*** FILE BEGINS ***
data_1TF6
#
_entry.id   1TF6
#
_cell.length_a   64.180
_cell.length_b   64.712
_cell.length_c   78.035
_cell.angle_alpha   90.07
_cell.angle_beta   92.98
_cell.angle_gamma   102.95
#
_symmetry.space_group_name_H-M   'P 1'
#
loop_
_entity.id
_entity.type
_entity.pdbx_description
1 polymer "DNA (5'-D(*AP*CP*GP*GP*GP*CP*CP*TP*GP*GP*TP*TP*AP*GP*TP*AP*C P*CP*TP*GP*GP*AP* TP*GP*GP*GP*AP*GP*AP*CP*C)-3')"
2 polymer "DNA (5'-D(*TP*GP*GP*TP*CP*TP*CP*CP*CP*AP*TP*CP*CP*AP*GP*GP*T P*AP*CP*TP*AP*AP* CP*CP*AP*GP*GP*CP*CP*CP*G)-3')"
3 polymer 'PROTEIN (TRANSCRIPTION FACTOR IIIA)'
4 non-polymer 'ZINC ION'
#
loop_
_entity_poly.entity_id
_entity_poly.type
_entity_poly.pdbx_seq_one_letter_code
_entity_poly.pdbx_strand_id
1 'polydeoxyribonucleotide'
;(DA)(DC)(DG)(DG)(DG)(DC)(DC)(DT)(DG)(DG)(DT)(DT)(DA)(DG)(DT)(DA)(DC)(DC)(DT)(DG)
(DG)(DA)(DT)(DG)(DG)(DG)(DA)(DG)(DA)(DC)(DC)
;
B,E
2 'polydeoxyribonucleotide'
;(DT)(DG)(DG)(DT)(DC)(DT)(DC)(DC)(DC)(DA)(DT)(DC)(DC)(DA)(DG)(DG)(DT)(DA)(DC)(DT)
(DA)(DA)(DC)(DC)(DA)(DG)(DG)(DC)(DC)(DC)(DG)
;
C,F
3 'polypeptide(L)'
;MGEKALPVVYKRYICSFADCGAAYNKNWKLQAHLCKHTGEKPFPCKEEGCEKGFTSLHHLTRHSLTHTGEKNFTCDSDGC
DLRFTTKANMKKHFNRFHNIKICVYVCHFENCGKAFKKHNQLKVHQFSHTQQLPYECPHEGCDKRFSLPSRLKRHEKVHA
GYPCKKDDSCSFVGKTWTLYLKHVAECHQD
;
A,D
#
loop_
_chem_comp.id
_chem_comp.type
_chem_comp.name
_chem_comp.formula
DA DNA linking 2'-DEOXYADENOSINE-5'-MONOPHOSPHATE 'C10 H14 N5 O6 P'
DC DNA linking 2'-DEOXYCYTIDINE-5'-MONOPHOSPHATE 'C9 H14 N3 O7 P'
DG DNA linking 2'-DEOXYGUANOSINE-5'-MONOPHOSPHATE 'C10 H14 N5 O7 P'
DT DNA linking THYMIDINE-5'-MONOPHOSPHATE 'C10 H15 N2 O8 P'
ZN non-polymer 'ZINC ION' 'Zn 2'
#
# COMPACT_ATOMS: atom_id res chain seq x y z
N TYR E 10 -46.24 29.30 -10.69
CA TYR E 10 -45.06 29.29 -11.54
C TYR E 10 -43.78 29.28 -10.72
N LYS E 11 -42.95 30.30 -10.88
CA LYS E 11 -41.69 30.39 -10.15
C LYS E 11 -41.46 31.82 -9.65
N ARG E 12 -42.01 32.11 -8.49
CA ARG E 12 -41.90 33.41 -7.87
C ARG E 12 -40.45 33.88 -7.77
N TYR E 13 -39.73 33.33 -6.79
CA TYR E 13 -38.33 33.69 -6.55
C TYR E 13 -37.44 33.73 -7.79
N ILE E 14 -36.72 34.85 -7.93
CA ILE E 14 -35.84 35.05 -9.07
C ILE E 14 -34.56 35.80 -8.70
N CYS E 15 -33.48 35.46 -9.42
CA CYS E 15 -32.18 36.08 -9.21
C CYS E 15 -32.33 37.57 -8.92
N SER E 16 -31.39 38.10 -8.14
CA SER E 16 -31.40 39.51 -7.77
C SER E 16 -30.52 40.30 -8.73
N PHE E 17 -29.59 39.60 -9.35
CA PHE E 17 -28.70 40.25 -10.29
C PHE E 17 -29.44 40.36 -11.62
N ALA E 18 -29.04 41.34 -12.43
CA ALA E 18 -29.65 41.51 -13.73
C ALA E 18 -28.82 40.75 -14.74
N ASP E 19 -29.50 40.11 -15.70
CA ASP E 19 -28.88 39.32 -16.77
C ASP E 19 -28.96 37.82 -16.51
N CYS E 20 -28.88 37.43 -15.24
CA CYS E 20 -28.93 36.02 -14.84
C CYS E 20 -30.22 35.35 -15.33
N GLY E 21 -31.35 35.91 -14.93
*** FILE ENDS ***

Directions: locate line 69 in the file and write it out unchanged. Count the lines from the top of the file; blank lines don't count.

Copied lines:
N ILE E 14 -36.72 34.85 -7.93